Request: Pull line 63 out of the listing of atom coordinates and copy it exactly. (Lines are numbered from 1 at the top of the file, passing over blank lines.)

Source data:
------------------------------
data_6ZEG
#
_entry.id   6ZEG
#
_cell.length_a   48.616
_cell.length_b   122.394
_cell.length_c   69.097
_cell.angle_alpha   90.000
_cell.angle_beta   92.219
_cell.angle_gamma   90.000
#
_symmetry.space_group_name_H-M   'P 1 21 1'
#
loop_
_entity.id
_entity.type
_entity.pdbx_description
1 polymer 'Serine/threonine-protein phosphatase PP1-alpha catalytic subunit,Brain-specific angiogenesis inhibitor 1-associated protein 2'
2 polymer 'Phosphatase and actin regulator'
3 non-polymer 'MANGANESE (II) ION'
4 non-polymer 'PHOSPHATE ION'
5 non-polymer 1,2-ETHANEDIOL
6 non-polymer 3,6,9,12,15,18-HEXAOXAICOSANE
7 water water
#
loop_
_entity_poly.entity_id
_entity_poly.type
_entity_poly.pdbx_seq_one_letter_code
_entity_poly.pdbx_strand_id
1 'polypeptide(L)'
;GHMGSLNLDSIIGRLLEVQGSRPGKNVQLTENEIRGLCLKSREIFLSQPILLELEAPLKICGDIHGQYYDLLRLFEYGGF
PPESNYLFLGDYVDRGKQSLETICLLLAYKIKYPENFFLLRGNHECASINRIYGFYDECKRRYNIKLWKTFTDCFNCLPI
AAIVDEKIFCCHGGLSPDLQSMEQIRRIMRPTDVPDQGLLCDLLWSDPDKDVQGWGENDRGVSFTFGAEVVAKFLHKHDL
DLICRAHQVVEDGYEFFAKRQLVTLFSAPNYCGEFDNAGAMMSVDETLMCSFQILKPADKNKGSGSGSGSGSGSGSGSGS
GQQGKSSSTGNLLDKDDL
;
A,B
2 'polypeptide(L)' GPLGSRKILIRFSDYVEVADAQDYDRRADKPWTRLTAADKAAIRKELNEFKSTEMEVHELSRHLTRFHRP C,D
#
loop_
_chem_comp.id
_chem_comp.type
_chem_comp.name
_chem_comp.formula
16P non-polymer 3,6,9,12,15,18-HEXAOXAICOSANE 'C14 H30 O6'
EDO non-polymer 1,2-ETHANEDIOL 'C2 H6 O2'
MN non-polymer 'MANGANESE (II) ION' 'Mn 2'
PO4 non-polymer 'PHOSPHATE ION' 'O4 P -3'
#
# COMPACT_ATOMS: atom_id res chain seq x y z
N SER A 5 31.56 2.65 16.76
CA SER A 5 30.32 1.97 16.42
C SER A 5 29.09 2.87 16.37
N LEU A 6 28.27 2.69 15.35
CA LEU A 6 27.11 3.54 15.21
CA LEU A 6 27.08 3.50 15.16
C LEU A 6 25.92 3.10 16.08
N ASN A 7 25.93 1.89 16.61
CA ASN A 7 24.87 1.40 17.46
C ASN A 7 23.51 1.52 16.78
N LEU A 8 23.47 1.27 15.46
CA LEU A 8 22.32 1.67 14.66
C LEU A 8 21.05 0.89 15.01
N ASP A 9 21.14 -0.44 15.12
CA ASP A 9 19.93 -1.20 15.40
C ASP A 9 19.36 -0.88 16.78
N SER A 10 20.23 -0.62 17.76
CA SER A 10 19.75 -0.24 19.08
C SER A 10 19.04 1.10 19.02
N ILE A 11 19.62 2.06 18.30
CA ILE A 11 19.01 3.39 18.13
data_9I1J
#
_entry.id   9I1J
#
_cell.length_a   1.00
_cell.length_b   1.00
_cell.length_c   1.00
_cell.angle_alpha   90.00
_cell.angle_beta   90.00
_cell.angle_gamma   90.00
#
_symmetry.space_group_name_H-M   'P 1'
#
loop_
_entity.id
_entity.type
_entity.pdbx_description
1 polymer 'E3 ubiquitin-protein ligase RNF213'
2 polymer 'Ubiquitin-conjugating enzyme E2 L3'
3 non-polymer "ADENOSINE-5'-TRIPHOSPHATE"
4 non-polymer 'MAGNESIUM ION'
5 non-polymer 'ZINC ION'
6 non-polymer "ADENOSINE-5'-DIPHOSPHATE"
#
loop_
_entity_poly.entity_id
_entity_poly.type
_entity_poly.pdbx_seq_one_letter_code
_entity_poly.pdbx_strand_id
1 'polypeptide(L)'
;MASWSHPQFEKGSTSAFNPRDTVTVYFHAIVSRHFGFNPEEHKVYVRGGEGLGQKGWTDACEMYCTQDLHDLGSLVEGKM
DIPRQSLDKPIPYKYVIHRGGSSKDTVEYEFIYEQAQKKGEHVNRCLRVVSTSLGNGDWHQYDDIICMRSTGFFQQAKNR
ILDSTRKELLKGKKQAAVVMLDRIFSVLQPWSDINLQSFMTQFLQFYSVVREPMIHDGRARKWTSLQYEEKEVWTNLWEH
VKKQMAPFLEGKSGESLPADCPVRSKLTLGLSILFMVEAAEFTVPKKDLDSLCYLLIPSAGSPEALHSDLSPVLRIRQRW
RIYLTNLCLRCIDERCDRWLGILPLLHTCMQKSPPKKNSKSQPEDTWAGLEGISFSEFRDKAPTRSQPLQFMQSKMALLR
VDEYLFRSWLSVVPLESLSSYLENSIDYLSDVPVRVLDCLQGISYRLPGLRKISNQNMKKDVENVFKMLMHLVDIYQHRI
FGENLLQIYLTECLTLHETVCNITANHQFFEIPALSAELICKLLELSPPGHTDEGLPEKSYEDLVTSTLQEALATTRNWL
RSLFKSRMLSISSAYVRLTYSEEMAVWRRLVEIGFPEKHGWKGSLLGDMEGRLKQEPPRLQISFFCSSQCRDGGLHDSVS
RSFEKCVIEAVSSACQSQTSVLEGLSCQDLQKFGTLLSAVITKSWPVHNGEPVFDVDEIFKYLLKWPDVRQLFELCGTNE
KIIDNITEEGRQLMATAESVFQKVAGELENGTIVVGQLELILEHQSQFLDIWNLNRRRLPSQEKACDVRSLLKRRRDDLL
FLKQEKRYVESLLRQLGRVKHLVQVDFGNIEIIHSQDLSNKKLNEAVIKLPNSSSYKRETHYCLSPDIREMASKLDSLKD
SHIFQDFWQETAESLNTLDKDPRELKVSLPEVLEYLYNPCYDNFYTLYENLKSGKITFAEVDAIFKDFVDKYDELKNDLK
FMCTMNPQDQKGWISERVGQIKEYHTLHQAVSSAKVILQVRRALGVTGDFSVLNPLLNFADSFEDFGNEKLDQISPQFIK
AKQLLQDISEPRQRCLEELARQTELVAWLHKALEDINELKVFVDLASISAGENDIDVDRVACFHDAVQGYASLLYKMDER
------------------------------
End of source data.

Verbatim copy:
CA LEU A 8 22.32 1.67 14.66